Tough stuff

​Tuesday, February 23rd

Tristan and I arrived at Family House yesterday at 5pm. After a short-lived euphoria at arriving here and finding a good parking spot, there followed a lot of sadness. Life is hard. I get that. There is no fair or unfair. I get that. Shit happens. I get that. But accepting that shit happens and there is nothing out there balancing fairness and life is hard whether you’re good or bad or four years old or eighty years old or rich or poor doesn’t mean it doesn’t hurt terribly when you get bad news about people you love.

I’m not talking about Tristan. Don’t worry. But please knock wood.

No, instead it’s other people, people I’ve come to care for over the last few months. After we arrived at Family House and unloaded our bags into our room on the fourth floor, I visited the lower floors to find a vacuum cleaner and case the food storage shelves for anything with vague appeal. (It’s down to the nubbins now as Family House prepares to move to Mission Bay next month.) I ran into the mother of the 19 year-old kid with ALL — the Mexican-American mama who fed me enchiladas ten days ago. She told me, holding in with such strength the grief that was almost leaking out of her pores, that chemotherapy didn’t touch her son’s leukemia, and that the doctors are opting for a bone marrow transplant, and that his sister isn’t a match so they’ll have to look in the anonymous donor database. Matching bone marrow is really hard — I think the likelihood of a match is something like 1 in 700 — so this is not an easy process. Later I brought Tristan down to the second floor to visit with Ivan, who told me he’s scared. He also proudly showed me a new, second Giants signature on his baseball cap — some of the players visited the hospital again and this time he got a pitcher to sign it.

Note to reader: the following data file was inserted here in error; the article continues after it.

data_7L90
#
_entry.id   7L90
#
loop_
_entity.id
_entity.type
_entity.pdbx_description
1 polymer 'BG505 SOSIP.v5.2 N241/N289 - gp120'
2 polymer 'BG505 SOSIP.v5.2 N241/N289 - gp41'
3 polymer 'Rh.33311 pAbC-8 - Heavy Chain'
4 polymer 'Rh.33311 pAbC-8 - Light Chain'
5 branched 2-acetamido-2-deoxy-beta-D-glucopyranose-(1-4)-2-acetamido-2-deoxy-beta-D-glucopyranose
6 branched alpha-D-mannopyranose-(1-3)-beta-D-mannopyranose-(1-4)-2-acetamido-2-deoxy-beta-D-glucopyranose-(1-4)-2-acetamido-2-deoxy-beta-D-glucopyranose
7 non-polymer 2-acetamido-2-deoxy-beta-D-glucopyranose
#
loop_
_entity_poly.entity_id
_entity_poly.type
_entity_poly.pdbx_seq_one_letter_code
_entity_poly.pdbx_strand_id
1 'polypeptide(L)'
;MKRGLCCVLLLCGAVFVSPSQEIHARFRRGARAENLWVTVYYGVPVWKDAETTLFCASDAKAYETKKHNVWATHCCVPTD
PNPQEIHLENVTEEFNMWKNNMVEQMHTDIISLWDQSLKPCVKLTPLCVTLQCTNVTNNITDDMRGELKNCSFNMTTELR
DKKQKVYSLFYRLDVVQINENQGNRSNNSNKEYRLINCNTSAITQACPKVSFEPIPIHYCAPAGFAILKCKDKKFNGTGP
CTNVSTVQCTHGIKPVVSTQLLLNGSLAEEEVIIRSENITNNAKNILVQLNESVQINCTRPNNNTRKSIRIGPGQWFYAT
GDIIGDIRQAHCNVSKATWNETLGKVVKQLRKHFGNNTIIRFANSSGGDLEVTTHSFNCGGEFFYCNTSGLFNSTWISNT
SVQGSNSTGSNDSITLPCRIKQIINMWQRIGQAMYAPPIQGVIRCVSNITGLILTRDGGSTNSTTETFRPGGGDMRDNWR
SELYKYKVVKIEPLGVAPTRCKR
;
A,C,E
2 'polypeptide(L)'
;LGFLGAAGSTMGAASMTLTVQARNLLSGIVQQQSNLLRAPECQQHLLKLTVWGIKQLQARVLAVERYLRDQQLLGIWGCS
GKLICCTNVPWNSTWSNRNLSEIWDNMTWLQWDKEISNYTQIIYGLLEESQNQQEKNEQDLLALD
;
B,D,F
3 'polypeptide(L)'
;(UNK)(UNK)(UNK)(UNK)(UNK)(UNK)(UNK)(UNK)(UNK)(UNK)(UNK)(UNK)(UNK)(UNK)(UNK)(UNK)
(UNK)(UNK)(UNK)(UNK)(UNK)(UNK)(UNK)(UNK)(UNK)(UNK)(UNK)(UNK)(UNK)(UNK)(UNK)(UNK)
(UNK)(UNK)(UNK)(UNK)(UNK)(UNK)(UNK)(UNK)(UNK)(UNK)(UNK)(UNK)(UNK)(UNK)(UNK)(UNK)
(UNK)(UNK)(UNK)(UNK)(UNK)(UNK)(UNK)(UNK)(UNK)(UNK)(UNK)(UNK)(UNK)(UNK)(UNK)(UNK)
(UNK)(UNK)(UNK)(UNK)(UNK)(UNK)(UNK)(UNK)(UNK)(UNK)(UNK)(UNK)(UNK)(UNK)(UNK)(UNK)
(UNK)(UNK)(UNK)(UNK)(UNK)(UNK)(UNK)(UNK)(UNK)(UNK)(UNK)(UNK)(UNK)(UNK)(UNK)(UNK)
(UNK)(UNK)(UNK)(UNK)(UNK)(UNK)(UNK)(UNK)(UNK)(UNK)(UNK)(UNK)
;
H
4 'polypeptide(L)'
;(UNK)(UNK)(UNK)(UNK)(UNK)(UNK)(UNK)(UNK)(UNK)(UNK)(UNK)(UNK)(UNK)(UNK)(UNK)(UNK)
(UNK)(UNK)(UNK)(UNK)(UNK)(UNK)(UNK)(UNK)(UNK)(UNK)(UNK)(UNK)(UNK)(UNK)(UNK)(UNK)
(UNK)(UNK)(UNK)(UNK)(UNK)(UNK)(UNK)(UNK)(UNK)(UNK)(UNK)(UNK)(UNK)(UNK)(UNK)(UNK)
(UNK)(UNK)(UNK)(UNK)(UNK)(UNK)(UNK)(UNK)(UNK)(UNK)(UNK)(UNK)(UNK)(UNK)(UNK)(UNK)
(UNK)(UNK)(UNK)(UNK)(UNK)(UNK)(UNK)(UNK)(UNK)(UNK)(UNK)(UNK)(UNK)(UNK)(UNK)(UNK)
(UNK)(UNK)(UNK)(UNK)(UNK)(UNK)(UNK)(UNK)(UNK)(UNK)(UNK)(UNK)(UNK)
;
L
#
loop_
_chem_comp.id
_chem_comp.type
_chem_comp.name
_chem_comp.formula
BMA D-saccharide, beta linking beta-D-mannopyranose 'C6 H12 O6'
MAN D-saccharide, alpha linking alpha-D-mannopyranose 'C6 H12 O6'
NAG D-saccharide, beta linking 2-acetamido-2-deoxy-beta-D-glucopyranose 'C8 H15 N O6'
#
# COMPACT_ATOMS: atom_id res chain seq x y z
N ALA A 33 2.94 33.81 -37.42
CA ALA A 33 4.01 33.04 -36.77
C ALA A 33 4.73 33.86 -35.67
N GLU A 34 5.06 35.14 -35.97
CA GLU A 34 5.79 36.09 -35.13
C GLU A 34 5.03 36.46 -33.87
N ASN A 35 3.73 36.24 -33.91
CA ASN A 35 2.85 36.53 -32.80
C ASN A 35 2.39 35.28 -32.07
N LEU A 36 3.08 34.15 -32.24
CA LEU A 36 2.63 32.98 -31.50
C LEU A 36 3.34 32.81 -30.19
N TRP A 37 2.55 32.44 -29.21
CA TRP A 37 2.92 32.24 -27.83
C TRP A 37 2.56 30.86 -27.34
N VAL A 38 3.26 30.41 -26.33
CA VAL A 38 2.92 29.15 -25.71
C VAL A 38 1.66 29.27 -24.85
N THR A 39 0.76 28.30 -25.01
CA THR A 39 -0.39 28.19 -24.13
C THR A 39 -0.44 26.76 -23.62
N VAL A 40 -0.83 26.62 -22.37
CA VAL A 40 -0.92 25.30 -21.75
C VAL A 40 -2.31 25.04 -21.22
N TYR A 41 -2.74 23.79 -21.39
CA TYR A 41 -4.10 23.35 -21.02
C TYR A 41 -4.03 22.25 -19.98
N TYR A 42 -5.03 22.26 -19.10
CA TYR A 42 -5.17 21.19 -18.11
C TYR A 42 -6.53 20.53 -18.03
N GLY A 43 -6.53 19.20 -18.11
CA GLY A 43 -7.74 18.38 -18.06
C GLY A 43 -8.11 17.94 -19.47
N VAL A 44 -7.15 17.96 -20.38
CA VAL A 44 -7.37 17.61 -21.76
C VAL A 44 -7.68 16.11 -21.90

After failing to find anything appetizing on the shelves, Tristan and I headed downstairs to get a takeout Thai curry for me, hotdogs for him. We ran into a mother I met at a Family House “family” dinner a couple of months ago. She had just finished sobbing, and it started all over again when she filled me in on the latest with her nine year-old daughter, who has a rare, bizarre disease in which her bones are brittle — she’s had over 50 fractures in her lifetime. There was new hope for her in a stem cell transplant from her little brother, who was a good marrow match. Her body rejected the transplant, but not before she lost her beautiful afro from the treatment prior to the transplant and then almost succumbed to the MRSA infection she picked up in the hospital during the transplant. So, now the family waits for other new potential treatments to come along. Soon, they hope, because Eva is heading down a road of wheelchairs and amputations and nerve degeneration. She sat on the couch in the Family House office, grinning at Tristan and chuckling with him. She is an amazing little sprite.

If that wasn’t enough, when Tristan and I were lying down to go to sleep, I got a series of text messages from the mom of the four year-old from Mill Valley whose leukemia relapsed two months ago. They are back in the hospital, and Noah has a fever of 105, pneumonia, no response to antibiotics, lesions down his throat and into his stomach from the chemo, and lesions of unknown origin on his legs. He hasn’t eaten in two weeks, and he’s been on a morphine drip for over a week. His mom’s final text said that he had finally stopped crying. I don’t think that’s a good thing, and I don’t think she thought so either.

So, I went to bed last night reeling from it all. What THE FUCK. Where am I supposed to put everything I feel?